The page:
Edmond Rides Again
Bicycling: Kids rely on it for transportation, and adults are increasingly doing it for exercise. As a result, bike shops have become more sophisticated, and cities like Edmond are looking for ways to accommodate this growing trend.
Steven Ancik is a 52-year-old landscape architect living in Edmond. He first threw a leg over a two-wheeler as a kid, but returned to bicycling about 15 years ago. Now, he pedals between 1,200 and 1,500 miles per year on various trails around the state.
“It’s good exercise, a time to hang out with friends and ride. There’s a real social aspect to it,” Ancik said.
Ancik is a member of the Oklahoma Earthbike Fellowship, a statewide organization dedicated to enhancing off-road bicycling through trail advocacy, maintenance and cooperation with land managers and users. Ancik does most of his riding on mountain bike trails.
“It’s a great hobby,” he said. “It takes you places you can’t get to any other way. I like to take a camera along and take pictures. These are places you may never see again. It’s also a good challenge. I’m always learning something and hopefully getting better.”
Someone looking to get into cycling doesn’t have to spend a lot of money on the hobby. The biggest expense will be the bike itself.
“Bikes can be expensive, depending on what you ride,” Ancik said. “But you can get into it for $400 to $500. You can go up to spending several thousands of dollars. I probably spend a couple hundred on clothes and parts per year.”
That’s the kind of talk Henry Holasek, owner of Al’s Bicycles in Edmond, likes to hear, though he says the start-up cost can be less.
“The expenditure, like with any other sport, depends on what you want to spend,” Holasek said. “You can spend $250 all the way up to $5,000 or $6,000, depending on the quality and weight of what you buy. Lighter is going to be more expensive.”
But getting people onto bicycles is more than a business proposition for Holasek. He supports schools by providing bikes as prizes for contests, he said, to encourage kids to get away from the computer and do something for exercise. “I like to help out when I can to address the obesity problem in the schools,” he said.
That’s a problem that reaches into adulthood, too. “Baby boomers are getting into cycling for health reasons,” Holasek said. “And people in their 40s and 50s. They go to the doctor for the first time in many years, questions are asked, most of which are answered with no, and they realize they need to do something to get some exercise, so they take up bicycling.”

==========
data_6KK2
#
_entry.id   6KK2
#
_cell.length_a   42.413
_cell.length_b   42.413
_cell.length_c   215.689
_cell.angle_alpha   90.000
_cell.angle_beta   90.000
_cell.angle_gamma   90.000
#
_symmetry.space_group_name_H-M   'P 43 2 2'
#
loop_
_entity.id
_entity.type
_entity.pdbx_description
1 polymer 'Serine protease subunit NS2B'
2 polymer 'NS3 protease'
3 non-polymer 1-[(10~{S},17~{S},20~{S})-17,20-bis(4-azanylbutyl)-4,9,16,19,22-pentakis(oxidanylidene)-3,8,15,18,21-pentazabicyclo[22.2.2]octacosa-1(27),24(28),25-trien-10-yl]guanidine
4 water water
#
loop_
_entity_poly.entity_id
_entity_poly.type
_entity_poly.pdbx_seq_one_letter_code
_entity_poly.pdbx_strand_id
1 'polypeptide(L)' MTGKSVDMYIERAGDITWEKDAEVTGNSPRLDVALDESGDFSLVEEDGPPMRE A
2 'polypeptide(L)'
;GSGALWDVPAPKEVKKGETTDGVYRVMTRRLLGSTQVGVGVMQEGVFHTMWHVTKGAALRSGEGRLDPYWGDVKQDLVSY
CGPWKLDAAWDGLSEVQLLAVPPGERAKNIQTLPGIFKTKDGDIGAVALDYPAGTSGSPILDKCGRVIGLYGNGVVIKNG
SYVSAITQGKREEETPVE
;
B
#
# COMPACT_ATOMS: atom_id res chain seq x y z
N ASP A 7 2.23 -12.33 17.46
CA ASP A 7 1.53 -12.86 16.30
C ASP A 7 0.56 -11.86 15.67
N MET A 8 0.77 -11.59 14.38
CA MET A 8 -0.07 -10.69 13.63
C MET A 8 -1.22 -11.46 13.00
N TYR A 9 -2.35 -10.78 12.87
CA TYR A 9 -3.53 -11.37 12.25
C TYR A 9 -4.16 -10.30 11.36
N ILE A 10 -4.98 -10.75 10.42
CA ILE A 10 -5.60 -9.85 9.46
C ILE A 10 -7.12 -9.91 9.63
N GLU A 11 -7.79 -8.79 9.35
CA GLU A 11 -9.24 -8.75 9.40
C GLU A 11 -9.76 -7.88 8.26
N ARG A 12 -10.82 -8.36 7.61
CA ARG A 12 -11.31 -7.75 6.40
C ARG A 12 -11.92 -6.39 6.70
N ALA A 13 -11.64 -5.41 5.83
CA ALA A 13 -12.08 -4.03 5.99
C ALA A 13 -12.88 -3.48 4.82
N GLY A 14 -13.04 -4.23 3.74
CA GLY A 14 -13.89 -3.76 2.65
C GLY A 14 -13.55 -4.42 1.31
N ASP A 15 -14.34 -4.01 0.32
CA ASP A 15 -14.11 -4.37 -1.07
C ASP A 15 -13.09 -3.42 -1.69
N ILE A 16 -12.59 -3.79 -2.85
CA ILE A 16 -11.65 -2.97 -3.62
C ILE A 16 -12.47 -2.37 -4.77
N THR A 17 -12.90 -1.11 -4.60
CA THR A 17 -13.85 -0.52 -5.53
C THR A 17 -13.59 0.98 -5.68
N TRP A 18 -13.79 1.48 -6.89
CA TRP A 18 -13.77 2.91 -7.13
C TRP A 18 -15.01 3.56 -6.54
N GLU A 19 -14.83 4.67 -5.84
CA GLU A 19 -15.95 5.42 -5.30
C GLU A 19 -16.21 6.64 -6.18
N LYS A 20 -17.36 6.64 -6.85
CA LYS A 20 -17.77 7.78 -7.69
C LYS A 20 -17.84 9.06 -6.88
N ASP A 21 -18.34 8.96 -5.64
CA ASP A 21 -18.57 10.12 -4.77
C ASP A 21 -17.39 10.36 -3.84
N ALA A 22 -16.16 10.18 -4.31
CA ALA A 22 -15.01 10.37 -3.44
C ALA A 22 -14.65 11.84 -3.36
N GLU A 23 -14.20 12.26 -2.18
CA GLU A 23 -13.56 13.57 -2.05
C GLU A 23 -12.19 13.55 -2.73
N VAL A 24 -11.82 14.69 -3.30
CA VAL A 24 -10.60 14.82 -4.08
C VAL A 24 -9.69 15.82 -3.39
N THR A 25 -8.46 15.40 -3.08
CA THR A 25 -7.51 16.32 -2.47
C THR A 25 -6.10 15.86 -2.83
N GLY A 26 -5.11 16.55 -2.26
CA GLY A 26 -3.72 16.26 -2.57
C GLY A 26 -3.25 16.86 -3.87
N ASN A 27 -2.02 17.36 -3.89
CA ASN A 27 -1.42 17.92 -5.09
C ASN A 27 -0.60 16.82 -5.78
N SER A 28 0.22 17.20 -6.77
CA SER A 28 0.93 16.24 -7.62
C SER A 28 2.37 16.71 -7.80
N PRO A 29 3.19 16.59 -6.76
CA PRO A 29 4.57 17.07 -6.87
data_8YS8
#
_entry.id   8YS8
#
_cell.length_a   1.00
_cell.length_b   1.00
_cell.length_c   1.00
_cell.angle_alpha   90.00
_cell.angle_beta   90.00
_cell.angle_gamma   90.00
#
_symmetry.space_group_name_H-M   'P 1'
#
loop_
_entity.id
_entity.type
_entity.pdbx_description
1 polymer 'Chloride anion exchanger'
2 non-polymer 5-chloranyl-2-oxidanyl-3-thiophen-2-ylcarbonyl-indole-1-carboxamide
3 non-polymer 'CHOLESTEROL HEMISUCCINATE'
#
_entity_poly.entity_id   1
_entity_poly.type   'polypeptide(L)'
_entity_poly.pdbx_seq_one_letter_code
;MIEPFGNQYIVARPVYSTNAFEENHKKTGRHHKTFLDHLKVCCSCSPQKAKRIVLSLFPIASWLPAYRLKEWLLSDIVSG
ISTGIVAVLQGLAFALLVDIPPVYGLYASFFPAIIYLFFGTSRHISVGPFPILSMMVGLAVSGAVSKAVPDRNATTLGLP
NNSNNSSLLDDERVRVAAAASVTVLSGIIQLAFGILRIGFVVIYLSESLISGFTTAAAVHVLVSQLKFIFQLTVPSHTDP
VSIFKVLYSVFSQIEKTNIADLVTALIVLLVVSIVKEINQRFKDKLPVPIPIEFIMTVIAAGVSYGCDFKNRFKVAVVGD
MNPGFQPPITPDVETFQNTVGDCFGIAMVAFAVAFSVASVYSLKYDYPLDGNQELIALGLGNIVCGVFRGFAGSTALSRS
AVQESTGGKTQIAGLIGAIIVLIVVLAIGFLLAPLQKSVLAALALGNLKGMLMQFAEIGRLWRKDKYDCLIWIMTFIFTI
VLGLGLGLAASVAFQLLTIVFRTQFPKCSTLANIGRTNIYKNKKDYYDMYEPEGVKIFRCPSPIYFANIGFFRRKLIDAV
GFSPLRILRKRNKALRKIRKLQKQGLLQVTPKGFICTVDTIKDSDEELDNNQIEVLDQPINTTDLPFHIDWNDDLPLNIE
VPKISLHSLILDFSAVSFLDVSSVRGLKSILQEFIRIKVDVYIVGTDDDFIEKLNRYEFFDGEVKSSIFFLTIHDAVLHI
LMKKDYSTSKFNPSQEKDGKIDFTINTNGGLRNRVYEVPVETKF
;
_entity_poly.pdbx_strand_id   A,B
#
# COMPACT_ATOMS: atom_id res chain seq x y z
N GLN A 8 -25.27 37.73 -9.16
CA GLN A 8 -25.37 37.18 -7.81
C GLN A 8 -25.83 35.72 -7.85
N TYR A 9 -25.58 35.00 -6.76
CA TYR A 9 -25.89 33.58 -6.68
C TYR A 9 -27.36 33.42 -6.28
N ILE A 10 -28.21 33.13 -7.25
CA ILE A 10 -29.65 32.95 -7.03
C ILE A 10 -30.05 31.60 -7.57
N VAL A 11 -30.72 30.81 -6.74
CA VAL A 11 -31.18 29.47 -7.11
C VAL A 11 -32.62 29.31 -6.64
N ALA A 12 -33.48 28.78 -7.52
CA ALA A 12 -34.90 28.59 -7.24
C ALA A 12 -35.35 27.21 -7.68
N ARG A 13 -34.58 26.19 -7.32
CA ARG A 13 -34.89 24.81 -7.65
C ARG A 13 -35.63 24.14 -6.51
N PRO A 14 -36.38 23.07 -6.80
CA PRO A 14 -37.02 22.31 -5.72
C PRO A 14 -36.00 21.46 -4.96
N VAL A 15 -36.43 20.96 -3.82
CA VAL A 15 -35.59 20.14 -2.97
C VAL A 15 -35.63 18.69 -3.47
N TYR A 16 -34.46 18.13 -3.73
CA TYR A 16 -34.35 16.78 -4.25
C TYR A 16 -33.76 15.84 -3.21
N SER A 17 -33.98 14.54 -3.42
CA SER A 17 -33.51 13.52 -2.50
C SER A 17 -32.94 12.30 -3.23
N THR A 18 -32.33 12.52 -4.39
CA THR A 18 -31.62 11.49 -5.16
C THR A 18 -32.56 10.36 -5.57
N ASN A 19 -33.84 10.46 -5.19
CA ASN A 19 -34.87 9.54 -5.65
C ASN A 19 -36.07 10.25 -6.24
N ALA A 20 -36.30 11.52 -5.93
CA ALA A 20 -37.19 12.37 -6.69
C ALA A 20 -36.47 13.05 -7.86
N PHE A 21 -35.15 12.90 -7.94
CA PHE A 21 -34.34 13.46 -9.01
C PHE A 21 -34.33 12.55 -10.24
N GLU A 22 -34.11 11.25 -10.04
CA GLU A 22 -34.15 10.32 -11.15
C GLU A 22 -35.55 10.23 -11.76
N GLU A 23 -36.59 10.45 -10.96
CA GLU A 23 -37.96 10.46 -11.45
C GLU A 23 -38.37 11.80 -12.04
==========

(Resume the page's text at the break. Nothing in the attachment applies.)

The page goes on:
Organized group rides leave from Holasek’s store Tuesday and Thursday evenings during the spring and summer and Saturday mornings year-round. “It’s not a club,” he said. “You just show up if you want to ride. Helmets are mandatory. We’ll ride 25 to 40 miles and we have riders of all levels, and everyone kind of gets into their own groups, but we stay together. We’re not racers.”
Mountain bikes like those ridden by Ancik are still popular, Holasek said, but he said road bikes are making a comeback, probably because people have been inspired by the success of Lance Armstrong, the seven-time Tour de France winner.
Holasek said there are a lot of bicycle riders in Edmond, but cycling is still a hobby or exercise, not something adults do to commute from one place to another. That’s something he would like to see change, though.
“We’re working on bike trails and paths in Edmond, trying to get new trails tied in with existing trails,” he said. “We’re going to have a bike-to-work day on May 19 to encourage people to try it.”
Edmond has some very popular bicycle trails, said Earl London, assistant director for the city’s parks and recreation department. The 1.5-mile trail at Hafer Park was the first one constructed in 1982.
“Hafer Park is a very popular trail with walkers and bicyclists,” he said.
London said city officials have taken note of the popularity and have committed to a long-term plan to accommodate people’s interest in cycling. A new 3.5-mile addition was recently completed at Mitch Park, making what was a 2.5-mile course a 6-mile track.
“It’s very modern, 10 feet wide and striped,” London said.
Edmond is working with the Oklahoma Department of Transportation for a T-21 federal grant to build more trails, connecting many of Edmond’s parks and offering a bicycle commuter route through the city.
“There has absolutely been a public demand,” London said. “In 1999 we completed a master plan for trails in Edmond based on citizen requests for a trail system. We’ve been implementing different sections as money has become available.
“The public demand is not only for recreational use but for traversing different parts of the city,” London added. “The major corridors will travel though downtown Edmond, linking UCO with parks, going east to Arcadia Lake. We think the trails will be well used by skaters, walkers, bikers and people who are just looking to get out with their pets and families.”
London said the chances of securing the T-21 grant look promising, but the city isn’t waiting for that. The Bickham-Rudkin Park will open soon, offering a new trail, along with paved parking and new playground equipment.
Bicycle trails have become so popular, London said, that developers are coming to the city and offering to help fund trails through new housing developments.
“With private funding, federal grants and city finding, we’re getting a pretty good product,” London said. “And we’ll continue trying to move forward on that.”